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Industrialization After The Civil War I

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Industrialization after the Civil War in America had absolute outcomes on society, economy and politics. These outcomes changed farms to cities in society, also, came the emergence of major and lastly, prominent also corrupt businessmen ruled the government. After the civil war industrialization helped our society, the economy and also corrupt businessmen that ruled the government. Our society improved due to the freeing of slaves to women rights improving. The economy developed a corporate society. One in which expansions of industries developed and created better ways of expanding and growing businesses. Finally, prominent businessmen that ruled the government were controlled by the creation of laws and better rules and regulations. The first major aspects of industrialization that influenced U.S. society was the passing of the thirteenth amendment which outlawed slavery endlessly for African Americans. Not only was this law passed in the south. The law was passed throughout the land. This allowed African American families to gain stability. The second major aspect was that the U.S. economy was reaping the benefits of railroads.

The continuous growth of railroads can also be contributed to Leland Stanford who developed the railroad system in California and the whole West readily available. (Schultz, Kevin M., 2014). The third major aspect was the political issue of Women’s voting rights. Ratification of the 19th Amendment to the Constitution on Aug. 18, 1920, finally passed to give women the right to vote. The amendment stated that “the right of citizens of the United States to vote shall not be denied or abridged by the United States or by any State on account of sex.” The text of the amendment was drafted by Susan B. Anthony and Elizabeth Cady Stanton, founders of the National Woman Suffrage Movement. (Harvey, H., 2011, May 16). The first group affected by industrialization were the Native Americans. The Native Americans were affected by rise of the transcontinental railroad modernization and losing incentives. Secondly, by the Indian Removal Act of 1830 which forced Native Americans to a specified plot of land. (Hardman, R., 2010, January 11).

The second group affected was the lower and middle class. The lower class was affected by farmers were forced to trade in disordered markets. The middle class was affected by market expansion. (Hardman, R., 2010, January 11). The third group affected were the immigrants. The U.S. openings in the West led to high immigration rates. Also, immigration led to the Chinese Exclusion Act of 1882. (Hardman, R., 2010, January 11). The fourth group affected were children working underage. John Peter Altgeld, managed to persuade the state of Chicago legislature to pass legislation controlling child labor. Limits were set to ensure children worked at the age 14 and after school was over. (Hardman, R., 2010, January 11). The fifth group affected was African Americans and their rights to freedom and to vote. The passing of the Thirteenth Amendment freed African Americans from slavery. The fifteenth Amendment gave African Americans the right to vote.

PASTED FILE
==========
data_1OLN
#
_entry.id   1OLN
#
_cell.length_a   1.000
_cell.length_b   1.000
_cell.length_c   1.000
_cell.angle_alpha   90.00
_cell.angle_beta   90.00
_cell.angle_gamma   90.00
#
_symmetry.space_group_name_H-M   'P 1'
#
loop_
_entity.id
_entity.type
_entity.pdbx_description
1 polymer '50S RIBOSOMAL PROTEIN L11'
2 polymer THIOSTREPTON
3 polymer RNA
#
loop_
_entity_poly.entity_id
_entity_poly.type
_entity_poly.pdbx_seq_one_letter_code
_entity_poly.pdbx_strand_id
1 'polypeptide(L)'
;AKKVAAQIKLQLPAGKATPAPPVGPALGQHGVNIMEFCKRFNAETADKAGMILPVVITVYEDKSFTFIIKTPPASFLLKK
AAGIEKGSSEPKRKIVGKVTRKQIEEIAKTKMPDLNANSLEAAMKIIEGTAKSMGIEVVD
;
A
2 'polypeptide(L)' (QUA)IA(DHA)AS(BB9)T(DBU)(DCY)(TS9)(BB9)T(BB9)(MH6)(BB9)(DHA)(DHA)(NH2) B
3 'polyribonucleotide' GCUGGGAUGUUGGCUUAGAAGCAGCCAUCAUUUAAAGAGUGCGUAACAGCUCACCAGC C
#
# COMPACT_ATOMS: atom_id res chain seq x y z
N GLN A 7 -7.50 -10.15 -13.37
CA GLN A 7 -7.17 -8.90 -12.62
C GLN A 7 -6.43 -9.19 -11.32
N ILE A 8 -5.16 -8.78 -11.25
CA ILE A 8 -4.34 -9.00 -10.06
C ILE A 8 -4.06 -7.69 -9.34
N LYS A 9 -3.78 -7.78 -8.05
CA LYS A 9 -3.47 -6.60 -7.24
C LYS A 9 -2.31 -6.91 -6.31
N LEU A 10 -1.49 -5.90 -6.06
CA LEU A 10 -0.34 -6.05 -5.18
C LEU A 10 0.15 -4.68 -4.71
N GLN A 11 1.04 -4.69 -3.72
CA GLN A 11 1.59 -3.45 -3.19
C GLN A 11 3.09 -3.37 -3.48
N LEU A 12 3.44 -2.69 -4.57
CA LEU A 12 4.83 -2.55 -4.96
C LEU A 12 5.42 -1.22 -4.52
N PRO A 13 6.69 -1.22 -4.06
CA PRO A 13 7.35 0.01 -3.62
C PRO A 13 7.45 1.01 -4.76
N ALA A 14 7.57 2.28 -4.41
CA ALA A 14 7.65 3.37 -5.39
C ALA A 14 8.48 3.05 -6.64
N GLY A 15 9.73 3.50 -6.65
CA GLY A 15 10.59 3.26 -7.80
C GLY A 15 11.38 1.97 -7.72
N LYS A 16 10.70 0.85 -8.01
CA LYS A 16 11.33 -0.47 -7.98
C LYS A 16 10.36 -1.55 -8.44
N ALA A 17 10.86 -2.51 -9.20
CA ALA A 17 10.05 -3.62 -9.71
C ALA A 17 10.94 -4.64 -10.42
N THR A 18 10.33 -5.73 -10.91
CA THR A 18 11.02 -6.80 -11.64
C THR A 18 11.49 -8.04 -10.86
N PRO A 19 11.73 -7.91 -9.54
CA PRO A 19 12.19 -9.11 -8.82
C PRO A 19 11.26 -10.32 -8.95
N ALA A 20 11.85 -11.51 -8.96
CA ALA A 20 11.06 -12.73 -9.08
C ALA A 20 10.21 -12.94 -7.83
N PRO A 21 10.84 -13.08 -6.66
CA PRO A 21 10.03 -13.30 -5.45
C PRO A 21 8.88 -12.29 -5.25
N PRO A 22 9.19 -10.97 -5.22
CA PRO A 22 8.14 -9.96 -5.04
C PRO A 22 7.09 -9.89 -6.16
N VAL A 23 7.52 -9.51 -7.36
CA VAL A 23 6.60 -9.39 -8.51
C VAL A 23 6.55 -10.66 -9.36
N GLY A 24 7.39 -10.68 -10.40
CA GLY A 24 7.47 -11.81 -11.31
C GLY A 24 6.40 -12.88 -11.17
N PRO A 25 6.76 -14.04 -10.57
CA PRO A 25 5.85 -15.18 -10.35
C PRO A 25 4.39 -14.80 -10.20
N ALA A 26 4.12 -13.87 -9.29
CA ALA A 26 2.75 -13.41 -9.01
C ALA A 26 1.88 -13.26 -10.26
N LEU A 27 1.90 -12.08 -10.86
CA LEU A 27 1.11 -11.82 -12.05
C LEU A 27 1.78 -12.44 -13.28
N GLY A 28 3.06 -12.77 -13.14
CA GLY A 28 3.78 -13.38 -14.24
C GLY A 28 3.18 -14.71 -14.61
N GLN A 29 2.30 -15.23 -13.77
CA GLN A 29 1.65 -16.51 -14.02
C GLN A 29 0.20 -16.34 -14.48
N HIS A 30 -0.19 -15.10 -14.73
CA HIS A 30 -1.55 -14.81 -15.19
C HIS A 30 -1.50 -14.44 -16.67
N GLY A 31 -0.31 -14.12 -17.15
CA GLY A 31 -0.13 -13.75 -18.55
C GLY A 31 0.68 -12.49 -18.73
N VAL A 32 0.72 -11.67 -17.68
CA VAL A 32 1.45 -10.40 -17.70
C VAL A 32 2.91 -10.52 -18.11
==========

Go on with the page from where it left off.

Part 1- Thesis Statement
The Industrial Revolution marks a major turning point in human history; almost every aspect of daily life was influenced in some way. After the Civil War, industrialization took on an unpredictable change of events that had a major effect on improving American life. The Industrial Revolution affected farming, manufacturing, and legislatives and led to an increase in the wealth and prosperity of the countries in which it occurred. First, new and improved methods of planting and harvesting crops, breeding and rearing animals, and fertilizing the land increased productivity. Second, arrival of steam-powered farm machinery meant to replace farm laborers were needed to work the land. Third, Homestead Act, a significant amount of land had been set aside for cheap to migrated families from the west. Farmer were able to own their own home and farm using on their own time and resources, once their obligations to the government were fulfilled in 5 years the land was theirs with no strings attached. Although the war was over and slavery was abolished, nothing changed much for African American. They still had to work for their masters, and were limited to the rights they had which were known as the Jim Crow law.

There was still violence, and punishments that African Americans had to face although they were free, the Ku Klux Klan and the White League made sure African American would summit to the old world order. Although African American was still face with hardship, many of them still built black communities and organization that would focus on Educating them, economic development, and building supportive community that would challenge Jim Crows laws. The new railways spurred economic growth. Mining companies used them to ship raw materials to factories over long distances quickly. Manufactures distributed their finished product by rail to points throughout the country. The rails became highly profitable businesses for their owners. (www.theusaonline.com) During the Industrial Revolution everyone had to adapt to the massive work load that was created. Back then demands for products was so high, the only thought and concern the Business Man had was how he was going to keep the currency rolling in.